steadily begin to increase speed, you should not damage either cars bumper and would continue to
accelerate smoothly to a very high speed without damage. However, if you get a little nervous on the
throttle, the rate of acceleration will become erratic damaging the bumpers as the pressure between the
two bumpers starts to vary erratically, this is Jerk. Jerk is the domain that vibration and harmonic problems
are typically found and designed out of a cam profile before production proceeds and is checked during
manufacturing to insure a true reproduction of the original design. Buried in this simple analogy is the
reason that many engine builders continue to add more and more spring pressure when their engine starts
experiencing seat bounce and premature valve float. The spring pressure may be correct, but a large
amount of unexpected Jerk in the cam profile is causing surge in the spring, which can decrease the
effective spring pressure by 30% or more at certain RPMs. A properly designed profile will have the natural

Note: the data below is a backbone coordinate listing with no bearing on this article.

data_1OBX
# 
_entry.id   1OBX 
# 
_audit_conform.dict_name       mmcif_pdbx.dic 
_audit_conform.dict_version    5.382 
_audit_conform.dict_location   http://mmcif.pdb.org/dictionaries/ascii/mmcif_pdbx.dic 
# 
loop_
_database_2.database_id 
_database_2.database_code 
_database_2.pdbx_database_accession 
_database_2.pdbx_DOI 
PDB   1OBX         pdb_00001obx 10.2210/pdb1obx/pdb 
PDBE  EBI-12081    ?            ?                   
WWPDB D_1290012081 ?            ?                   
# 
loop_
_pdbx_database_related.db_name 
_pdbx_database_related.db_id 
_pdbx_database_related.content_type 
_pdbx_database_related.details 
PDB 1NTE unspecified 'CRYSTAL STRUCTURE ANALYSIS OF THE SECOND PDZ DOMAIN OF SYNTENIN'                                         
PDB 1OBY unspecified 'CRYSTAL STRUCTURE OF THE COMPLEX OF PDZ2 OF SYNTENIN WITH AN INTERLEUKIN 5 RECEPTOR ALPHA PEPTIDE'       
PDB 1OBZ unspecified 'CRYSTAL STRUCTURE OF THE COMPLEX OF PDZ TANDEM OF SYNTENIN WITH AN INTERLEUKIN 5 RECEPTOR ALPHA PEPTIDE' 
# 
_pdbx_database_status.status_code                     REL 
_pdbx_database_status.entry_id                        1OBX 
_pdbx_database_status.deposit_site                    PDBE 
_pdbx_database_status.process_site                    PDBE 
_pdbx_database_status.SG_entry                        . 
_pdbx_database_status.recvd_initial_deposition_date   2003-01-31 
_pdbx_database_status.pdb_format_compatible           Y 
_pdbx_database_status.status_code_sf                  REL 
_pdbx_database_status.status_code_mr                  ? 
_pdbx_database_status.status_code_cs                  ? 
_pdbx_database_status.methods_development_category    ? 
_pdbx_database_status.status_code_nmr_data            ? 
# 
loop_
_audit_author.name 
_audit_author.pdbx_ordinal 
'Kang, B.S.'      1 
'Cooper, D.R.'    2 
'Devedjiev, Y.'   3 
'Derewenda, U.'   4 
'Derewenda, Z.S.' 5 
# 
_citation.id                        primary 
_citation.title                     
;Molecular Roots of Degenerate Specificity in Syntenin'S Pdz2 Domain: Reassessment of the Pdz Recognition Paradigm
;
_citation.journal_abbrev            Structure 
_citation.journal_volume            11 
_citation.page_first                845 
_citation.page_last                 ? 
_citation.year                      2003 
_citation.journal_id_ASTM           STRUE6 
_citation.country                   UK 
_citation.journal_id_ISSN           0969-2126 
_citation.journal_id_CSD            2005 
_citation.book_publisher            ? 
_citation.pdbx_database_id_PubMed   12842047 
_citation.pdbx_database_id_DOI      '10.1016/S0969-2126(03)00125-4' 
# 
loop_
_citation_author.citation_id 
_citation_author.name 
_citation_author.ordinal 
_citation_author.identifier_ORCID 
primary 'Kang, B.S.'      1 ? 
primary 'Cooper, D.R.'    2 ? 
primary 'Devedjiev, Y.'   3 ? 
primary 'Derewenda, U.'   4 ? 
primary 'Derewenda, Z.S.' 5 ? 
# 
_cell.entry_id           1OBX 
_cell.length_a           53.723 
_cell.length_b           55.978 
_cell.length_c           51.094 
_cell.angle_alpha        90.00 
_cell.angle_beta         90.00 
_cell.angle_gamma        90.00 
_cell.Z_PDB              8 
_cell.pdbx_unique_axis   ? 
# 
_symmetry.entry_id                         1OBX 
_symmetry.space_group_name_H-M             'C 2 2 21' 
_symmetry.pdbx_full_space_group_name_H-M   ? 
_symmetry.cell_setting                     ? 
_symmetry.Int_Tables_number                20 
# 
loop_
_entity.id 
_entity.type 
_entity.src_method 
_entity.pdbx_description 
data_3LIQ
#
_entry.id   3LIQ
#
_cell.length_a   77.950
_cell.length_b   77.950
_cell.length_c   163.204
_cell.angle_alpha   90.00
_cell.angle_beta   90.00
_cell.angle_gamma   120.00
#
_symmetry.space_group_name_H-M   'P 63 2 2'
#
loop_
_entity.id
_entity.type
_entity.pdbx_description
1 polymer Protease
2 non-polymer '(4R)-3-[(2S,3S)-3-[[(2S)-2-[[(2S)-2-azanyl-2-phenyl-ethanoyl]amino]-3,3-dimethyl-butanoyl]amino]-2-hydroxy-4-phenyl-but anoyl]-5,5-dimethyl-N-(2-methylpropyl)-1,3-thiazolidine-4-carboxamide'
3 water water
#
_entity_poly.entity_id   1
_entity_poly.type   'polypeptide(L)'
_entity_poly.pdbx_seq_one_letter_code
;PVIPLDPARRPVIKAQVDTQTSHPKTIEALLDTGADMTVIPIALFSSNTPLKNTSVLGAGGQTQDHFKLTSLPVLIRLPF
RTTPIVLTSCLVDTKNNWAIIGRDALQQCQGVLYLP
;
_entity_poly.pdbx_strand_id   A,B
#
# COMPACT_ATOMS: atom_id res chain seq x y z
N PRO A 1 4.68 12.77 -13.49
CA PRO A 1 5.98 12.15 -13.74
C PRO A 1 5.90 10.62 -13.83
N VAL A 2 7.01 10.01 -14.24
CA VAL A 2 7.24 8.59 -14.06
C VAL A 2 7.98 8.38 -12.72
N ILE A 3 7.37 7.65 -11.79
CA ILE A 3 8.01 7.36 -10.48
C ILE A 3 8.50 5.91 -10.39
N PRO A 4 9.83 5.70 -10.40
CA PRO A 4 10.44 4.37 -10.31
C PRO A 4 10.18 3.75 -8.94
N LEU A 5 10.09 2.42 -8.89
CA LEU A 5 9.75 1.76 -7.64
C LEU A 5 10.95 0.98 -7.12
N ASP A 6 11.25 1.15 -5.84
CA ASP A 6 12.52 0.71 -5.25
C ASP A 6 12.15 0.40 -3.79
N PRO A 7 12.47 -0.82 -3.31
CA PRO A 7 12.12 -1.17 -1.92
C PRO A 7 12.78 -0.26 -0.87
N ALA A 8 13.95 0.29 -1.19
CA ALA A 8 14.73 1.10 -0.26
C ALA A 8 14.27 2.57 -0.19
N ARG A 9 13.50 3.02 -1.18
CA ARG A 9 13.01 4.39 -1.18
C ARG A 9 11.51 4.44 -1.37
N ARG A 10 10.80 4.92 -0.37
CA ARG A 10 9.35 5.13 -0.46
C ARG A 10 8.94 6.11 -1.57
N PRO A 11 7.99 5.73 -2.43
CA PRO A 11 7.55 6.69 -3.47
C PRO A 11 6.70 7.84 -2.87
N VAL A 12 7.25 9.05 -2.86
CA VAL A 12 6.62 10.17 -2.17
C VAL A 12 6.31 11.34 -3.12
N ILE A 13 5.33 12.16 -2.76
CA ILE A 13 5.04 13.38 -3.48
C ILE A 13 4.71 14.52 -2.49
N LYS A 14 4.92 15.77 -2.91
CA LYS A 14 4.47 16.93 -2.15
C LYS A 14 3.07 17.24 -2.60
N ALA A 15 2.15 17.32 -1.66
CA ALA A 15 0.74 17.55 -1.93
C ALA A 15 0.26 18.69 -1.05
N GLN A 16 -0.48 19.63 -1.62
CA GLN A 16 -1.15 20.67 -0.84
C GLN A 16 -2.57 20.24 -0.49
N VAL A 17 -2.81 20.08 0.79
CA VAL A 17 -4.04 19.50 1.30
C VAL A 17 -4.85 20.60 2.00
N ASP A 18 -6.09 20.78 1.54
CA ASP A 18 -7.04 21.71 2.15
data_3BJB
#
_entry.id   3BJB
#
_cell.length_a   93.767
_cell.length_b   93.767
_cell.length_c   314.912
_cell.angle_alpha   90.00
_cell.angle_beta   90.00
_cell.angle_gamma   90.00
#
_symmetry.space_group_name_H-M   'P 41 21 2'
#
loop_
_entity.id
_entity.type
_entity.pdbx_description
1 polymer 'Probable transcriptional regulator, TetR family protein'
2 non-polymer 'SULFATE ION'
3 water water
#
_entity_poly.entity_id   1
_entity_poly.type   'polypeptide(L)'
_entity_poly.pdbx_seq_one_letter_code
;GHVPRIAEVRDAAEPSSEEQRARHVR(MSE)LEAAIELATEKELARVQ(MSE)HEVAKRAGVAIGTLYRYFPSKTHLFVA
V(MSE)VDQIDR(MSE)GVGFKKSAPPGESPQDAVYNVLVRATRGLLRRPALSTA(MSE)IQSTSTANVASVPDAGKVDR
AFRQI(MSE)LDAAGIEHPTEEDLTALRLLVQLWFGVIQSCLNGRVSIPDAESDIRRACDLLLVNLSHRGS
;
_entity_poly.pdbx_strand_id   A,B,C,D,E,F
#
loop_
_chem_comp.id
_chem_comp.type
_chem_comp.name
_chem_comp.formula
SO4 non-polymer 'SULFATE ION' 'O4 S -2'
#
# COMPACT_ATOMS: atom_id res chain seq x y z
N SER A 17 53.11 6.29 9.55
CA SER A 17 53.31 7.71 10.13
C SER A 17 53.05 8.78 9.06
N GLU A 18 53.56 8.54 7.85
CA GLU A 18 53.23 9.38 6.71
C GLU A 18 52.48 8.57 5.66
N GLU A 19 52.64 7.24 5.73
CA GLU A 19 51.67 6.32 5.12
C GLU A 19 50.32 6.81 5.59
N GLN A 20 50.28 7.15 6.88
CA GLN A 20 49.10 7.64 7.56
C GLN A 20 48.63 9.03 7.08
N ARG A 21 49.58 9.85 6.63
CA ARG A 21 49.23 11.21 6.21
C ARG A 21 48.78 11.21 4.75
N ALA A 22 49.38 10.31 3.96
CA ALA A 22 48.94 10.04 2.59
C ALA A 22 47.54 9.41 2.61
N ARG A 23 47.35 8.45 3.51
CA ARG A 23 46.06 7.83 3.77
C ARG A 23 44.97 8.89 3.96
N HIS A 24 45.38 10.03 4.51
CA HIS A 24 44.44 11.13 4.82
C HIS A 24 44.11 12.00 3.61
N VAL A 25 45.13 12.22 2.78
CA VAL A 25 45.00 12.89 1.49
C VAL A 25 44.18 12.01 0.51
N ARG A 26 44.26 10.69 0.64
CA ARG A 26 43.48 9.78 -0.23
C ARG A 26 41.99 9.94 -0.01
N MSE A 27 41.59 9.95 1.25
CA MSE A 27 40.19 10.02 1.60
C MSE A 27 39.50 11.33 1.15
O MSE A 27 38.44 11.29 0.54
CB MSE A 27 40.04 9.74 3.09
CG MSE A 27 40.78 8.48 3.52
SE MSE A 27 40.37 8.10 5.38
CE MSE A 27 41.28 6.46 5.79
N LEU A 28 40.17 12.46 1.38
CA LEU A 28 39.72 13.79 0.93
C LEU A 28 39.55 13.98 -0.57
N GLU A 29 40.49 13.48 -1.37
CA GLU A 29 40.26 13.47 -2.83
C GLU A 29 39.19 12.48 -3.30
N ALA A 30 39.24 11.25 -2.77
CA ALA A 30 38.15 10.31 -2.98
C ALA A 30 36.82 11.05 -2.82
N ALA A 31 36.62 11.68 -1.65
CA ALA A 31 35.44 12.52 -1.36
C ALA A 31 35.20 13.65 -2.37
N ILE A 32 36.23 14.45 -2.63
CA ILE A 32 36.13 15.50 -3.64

frequencies of the spring and all of the harmonics of the profile matched so that spring surge is eliminated
in the intended RPM range of the engine. Covering up a bad profile with added spring pressure is a little
like “putting lipstick on a pig”!
Even a well-designed lobe for one engine can be a disaster in another if all of the constraints of
each engine are not considered. For example, an engine family uses a basic lobe on bucket on valve
design. The bucket follower is 30mm in diameter, but a later version of the same engine has a 5mm shorter
valve stem, placing the bucket follower lower by 5mm with a base circle radius increase of the same 5mm
to compensate. If the same performance cam lobe profile is used on the later engine (just scaled up for the
larger base circle), the original profile will likely run off the bucket and destroy the cam. A new profile must
be designed with a slightly slower peak velocity. This is because the distance of the wiping pattern of a
given lobe profile on a follower is directly proportional to the base circle radius of the lobe plus a function of